Tube workers on London Underground are staging a series of one-day network-wide strikes over the imposition of night-working arrangements. John Weebol, a member of the TSSA union in London, explains how this action comes after 18 months of attempting to negotiate with London Underground (LU) management.
Tube workers on London Underground are staging a series of one-day network-wide strikes over the imposition of night-working arrangements. This action comes after 18 months of attempting to negotiate with London Underground (LU) management. The London Underground’s management have failed to meaningfully negotiate or consult with the recognised trades unions for months, mirroring what TfL have done with surface staff and with our colleagues on the buses.
Tube staff work to keep London moving day in, day out. Often at work before 5am, they can be found helping passengers get home safely in the early hours. We cope with an ever-increasing numbers of passengers – 100 million more in just the last five years – and are happy to do so. We don’t mind working these hours, or the even longer ones due to the Night Tube. All tube workers ask for is a sensible solution to the safety implications of the Night Tube, honest negotiations, and a reasonable settlement on pay and hours.
The strike action centre’s around concerns and issues on the Underground that are common to both staff and commuters, and not – as management and their
kept and prostitute press state – purely pay. Lurid reports in the press about rich tube drivers fall short of the mark, as many Underground staff earn far less than figures quoted; and, in any case, pay is only a small part of the issue.
The key issues that the dispute is around are:
- Safety concerns about the introduction of Night Tube services: LU is seeking to introduce Night Tube services without meaningful consultation on key aspects of health and safety, putting both staff and passengers at risk.
- Ticket office closures and staff cuts: these continue and LU has not complied with previous agreements. Again this is a potential safety issue for staff and general public alike.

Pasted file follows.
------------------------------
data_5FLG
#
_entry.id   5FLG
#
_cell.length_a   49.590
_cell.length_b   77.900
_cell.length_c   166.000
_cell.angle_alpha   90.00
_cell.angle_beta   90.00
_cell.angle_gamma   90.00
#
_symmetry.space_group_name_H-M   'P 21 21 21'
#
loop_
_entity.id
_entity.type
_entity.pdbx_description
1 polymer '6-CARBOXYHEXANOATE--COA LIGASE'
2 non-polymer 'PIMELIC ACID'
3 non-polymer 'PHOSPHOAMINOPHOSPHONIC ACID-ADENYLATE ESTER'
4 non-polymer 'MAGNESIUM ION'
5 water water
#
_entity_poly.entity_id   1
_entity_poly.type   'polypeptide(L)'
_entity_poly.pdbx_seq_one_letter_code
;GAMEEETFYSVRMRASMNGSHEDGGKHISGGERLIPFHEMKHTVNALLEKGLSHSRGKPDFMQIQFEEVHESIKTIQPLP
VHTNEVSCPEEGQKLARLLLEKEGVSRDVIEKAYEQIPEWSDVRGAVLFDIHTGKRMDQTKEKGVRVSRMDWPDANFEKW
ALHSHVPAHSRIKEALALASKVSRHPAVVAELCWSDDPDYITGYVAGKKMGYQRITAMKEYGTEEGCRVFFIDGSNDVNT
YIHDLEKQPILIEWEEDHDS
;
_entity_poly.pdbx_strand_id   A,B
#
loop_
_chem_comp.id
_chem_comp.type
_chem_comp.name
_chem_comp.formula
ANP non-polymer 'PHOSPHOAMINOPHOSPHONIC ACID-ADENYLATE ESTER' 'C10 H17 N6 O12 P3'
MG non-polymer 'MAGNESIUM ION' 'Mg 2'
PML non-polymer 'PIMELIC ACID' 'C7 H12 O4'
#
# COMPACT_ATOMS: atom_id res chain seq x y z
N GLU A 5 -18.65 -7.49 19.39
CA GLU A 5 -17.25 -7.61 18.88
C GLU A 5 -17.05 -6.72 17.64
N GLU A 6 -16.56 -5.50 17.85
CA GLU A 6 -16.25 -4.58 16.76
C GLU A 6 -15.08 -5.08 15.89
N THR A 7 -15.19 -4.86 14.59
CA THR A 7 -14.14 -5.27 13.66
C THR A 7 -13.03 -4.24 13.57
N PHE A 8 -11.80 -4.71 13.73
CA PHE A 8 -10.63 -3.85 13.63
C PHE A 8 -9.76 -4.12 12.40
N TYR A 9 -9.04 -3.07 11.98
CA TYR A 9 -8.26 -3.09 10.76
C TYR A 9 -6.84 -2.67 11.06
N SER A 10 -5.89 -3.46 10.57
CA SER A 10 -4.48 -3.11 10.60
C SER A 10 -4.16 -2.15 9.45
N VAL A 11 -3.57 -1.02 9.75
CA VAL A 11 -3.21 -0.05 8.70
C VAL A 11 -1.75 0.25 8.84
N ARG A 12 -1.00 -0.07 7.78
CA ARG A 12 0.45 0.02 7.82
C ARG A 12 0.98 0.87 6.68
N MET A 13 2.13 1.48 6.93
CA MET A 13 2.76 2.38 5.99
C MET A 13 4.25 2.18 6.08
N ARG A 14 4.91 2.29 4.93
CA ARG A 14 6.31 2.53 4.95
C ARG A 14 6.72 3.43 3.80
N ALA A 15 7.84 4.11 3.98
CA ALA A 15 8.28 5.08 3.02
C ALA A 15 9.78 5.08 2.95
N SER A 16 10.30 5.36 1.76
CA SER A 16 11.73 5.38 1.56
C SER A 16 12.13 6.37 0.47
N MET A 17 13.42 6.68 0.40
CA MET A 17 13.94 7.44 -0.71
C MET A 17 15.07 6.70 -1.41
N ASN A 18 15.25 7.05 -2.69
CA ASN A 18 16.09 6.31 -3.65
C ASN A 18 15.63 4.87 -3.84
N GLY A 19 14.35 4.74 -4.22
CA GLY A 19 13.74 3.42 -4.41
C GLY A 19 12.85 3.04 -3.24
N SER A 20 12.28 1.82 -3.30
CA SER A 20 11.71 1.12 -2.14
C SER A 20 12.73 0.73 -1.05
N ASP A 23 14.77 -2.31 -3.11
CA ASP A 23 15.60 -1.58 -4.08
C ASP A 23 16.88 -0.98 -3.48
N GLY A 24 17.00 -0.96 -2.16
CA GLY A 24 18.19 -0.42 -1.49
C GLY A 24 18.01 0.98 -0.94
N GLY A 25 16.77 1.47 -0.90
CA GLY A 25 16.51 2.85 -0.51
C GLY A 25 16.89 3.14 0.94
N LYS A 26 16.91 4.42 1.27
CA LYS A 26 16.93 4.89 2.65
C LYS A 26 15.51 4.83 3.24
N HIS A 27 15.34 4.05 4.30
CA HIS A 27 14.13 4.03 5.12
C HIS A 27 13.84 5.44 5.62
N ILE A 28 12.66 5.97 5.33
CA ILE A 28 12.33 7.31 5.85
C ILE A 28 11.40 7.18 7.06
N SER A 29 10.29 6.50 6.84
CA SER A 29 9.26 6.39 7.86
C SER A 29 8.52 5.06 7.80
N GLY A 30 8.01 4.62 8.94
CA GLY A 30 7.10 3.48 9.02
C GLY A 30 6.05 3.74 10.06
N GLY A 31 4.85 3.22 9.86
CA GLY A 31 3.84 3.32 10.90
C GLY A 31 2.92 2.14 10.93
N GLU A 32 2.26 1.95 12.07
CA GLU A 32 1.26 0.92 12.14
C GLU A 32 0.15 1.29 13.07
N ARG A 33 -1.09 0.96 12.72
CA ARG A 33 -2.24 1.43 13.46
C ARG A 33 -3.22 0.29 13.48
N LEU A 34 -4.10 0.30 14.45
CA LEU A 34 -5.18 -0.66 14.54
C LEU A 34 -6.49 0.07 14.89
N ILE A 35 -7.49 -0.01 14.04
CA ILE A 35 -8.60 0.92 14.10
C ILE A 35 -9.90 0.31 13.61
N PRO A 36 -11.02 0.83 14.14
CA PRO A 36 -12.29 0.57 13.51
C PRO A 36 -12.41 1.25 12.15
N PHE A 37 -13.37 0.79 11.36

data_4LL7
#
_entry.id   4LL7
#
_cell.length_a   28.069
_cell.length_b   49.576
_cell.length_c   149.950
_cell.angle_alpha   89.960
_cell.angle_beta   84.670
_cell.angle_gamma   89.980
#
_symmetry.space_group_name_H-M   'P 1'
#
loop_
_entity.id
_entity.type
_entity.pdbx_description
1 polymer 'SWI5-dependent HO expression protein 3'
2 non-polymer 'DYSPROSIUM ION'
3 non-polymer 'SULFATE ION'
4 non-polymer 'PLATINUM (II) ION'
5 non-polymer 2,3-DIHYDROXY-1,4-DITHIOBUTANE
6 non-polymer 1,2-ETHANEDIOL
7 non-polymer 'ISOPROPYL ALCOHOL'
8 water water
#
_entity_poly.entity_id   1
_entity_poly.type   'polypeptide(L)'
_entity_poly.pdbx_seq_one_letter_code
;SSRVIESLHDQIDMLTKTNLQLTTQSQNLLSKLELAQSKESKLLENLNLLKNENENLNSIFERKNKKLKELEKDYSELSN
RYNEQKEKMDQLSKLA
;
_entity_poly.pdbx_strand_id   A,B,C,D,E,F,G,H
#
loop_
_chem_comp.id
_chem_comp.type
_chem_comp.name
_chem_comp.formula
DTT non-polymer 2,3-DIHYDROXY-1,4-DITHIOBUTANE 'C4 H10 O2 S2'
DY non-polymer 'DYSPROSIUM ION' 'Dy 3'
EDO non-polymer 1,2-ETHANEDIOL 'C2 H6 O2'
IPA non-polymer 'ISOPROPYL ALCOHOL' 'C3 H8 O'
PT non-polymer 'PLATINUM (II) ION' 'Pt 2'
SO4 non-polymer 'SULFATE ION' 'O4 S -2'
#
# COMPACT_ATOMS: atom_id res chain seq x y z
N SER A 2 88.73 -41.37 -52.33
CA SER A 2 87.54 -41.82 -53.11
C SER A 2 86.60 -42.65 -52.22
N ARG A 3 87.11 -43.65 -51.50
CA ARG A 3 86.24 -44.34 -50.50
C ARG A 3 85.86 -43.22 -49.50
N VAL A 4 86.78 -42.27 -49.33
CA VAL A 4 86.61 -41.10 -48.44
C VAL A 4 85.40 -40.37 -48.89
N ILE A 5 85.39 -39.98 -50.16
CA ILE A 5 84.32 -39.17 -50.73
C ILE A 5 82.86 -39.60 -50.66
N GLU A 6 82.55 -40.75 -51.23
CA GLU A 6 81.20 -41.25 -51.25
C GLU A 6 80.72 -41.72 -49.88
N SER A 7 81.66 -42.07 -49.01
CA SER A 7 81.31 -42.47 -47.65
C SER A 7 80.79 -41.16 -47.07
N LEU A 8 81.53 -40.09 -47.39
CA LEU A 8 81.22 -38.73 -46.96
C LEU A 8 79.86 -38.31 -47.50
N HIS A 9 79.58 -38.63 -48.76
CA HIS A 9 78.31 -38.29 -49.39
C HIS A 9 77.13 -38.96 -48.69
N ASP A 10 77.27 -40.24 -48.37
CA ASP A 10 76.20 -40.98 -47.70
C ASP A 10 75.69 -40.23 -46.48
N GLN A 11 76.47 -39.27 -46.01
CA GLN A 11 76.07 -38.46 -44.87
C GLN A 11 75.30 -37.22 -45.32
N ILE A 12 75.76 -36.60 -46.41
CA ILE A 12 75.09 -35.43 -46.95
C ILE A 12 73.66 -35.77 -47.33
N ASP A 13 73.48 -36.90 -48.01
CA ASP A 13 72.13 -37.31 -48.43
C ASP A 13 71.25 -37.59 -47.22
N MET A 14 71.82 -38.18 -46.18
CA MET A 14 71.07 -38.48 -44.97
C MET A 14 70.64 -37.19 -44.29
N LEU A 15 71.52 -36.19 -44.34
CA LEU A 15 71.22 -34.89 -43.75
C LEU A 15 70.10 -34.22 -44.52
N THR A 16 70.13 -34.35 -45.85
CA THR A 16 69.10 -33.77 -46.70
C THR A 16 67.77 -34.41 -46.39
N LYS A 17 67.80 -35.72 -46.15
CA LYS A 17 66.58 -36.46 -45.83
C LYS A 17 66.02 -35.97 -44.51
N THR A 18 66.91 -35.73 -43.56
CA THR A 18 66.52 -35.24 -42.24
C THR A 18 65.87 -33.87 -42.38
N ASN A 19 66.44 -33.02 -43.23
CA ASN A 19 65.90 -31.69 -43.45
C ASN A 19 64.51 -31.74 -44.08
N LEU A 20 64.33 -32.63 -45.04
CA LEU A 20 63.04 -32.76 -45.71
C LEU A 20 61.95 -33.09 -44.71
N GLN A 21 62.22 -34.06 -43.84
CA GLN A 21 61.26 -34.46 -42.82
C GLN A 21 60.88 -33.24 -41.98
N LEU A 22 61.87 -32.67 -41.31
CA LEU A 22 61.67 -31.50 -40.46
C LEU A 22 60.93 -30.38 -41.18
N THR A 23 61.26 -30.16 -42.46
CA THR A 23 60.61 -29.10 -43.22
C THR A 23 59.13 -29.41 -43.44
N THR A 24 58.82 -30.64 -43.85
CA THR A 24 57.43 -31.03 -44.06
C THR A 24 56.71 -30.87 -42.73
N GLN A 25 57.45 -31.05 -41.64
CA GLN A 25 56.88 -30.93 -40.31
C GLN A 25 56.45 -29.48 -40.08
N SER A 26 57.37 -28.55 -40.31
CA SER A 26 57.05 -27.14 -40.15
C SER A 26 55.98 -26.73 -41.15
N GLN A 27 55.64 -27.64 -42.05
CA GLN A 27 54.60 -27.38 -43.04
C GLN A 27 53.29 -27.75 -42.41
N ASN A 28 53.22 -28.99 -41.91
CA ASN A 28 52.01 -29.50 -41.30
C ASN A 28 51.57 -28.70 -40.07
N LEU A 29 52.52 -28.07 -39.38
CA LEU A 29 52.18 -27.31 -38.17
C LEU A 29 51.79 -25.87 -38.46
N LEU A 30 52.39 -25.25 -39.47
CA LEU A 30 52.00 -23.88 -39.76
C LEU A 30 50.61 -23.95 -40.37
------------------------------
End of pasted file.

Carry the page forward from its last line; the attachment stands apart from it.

- Payments for night-working: LU has offered only one-off, non-pensionable payments in return for staff implementing and delivering Night Tube services and increased night working – for the rest of their working lives – on the LU.
- Significant changes to working practices: LU is disregarding existing agreements and working arrangements, and seeking to make changes without meaningful negotiations.
In the five months since the RMT, TSSA, UNITE and ASLEF unions began pay talks with London Underground, LU management have been lacklustre in their engagement, and have insisted that any settlement on pay was conditional upon reaching an agreement on Night Tube services. This is on the back of attacks on TfL surface staffm who have seen their pension and consolidated pay disappear, as well as attacks on bus workers’ terms and conditions being eroded by outsourced contractors.
Industrial relations generally in TfL are poor, as management try to force through issues without proper discussion and negotiation. Yesterday’s strike action followed industrial action ballots, in which members of all four recognised LU trades unions voted overwhelmingly in favour of strike action.
It is clear that – across the board in TfL Surface and Underground, and on the buses – the TfL bosses are determined to stick the boot in and attack and undermine terms and conditions of staff, egged on by the right-wing government of Cameron, who is backing Mayor Boris “haircut” Johnson in his attacks on TfL staff.
The tube workers’ action needs to be stepped up with more mobilisation days. But the unions need to also recognise that isolated strike action by key workers is not
the answer. A strike across all modes of TfL needs to be organised by the four main unions, involving not just Tube workers, but all underground staff, TfL surface and the buses, in a united struggle to defend our common interests. Such a strike would bring London to a grinding halt and force TfL to adopt a more consilatory attitude in the process.
More importantly, united action across all transport workers would also clearly indicate who really keeps London – and the rest of society – going…and it’s not the worthless spiv’s and property speculators, who infest the City’s Square Mile like rats!